Class not ready, ‘silent arm’ stays in Russia – the bungling balance not yet quite in place ?!!


Akula-II class, 8,140-tonne submarine, Nerpa - Still waiting to be delivered, but upto scratch for the Indian Navy ?!!



New Delhi, Nov. 29: A secretive project for the transfer of a Russian nuclear submarine to the Indian Navy has got delayed after New Delhi complained that Moscow had not trained Indian officers and sailors adequately for the task of operating it.

The Akula-II class, 8,140-tonne submarine, Nerpa, was to be delivered to the Indian Navy by December.

The Indian Navy, whose “silent arm” of submarines is fast depleting, had posted nearly 100 officers and sailors to the Amur shipyard in Siberia, where the Nerpa was built and tested, for more than a year.

Nuclear submarines can stay under water for much longer periods than the conventional diesel-electric submarines in the Indian Navy’s fleet. India has coveted nuclear submarines for decades, largely because of China’s expanding fleet.

Now the Indian Navy has concluded that its crew in Russia have not been trained well enough to “operationalise” the submarine after the transfer. The submarine is now likely to be accepted only in the middle of next year.

While the Indian defence establishment is miffed with the Russians for inordinate delays in several projects, it is also acutely aware that it cannot source such strategic co-operation from any other country.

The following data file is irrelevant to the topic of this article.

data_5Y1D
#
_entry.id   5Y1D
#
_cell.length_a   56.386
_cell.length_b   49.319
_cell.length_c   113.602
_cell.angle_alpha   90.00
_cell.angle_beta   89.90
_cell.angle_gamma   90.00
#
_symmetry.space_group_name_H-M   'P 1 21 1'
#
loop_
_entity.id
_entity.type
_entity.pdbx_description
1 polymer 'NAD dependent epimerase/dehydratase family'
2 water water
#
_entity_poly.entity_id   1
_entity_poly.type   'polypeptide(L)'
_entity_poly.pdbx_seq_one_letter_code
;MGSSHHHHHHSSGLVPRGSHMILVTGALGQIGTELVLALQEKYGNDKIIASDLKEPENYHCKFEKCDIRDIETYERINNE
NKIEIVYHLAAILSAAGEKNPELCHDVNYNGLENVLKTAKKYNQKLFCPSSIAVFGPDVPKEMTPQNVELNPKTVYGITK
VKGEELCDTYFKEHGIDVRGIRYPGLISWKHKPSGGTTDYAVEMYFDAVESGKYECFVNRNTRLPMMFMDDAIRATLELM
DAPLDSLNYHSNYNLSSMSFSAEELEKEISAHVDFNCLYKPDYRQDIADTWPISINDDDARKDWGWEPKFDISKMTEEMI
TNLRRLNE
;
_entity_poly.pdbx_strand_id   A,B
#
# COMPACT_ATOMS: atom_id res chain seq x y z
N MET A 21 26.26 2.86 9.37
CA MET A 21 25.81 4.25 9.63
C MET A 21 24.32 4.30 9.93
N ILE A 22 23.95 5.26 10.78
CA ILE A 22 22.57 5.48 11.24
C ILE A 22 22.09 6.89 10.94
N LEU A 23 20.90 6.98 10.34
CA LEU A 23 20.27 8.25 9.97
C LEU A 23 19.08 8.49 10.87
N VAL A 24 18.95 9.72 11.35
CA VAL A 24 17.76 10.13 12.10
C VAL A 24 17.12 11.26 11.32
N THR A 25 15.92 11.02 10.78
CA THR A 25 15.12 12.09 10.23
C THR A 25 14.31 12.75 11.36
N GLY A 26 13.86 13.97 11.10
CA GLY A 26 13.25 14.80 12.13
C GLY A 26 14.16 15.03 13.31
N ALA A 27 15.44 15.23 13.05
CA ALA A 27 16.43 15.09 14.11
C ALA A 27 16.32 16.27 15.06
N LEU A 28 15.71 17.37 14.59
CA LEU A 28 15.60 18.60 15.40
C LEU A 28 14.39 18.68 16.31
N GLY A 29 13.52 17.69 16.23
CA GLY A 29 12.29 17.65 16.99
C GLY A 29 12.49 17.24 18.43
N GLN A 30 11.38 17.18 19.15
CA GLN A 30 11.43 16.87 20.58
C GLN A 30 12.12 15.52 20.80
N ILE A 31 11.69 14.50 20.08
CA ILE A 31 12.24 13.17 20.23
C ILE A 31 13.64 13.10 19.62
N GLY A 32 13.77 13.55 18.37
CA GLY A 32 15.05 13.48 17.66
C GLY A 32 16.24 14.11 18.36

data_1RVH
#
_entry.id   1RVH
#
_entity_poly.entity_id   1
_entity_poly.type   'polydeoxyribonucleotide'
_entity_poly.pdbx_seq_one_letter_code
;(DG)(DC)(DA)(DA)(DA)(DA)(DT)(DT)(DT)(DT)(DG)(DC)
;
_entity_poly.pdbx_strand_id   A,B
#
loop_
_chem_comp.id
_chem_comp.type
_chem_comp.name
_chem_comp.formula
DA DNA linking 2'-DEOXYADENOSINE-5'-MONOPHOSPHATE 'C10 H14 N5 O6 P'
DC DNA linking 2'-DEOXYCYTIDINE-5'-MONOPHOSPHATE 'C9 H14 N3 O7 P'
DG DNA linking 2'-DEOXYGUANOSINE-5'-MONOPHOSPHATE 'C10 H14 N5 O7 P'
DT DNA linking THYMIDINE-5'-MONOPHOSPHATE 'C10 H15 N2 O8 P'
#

This is the second time that the navy will be leasing a nuclear submarine from Russia after the first, the INS Chakra, was returned in 1991 after being in service in India for 10 years. In 2004, India and Russia had signed an agreement (about which officials do not talk in public) that would allow the Nerpa, which is likely to be re-christened INS Chakra, to be with India for 10 years till 2020 under a $650-million programme.

The agreement envisaged that Russia would not only physically sail the submarine to India but would also train the Indian Navy to operate it. Since its last experience with the INS Chakra, the Indian Navy’s trained personnel have almost all retired.

Also, the technology of nuclear submarines has undergone a change over the years, necessitating a fresh set of skills to operate them. The Indian Navy was intending to train its officers and sailors on the Nerpa till its own nuclear submarine, the INS Arihant, built with help from the Russians, is operationally ready.

The Arihant was “launched” in 2009 in the naval dockyard in Visakhapatnam but sea trials are yet to begin after its reactors were integrated. It is expected to be operationally ready only in 2013.

The Nerpa has had its share of misfortune. An accident killed 20 Russian sailors while the submarine was being tried in the Sea of Japan. The repairs cost more than $60 million. The accident and the repairs caused the first delay and now the delivery has been re-scheduled.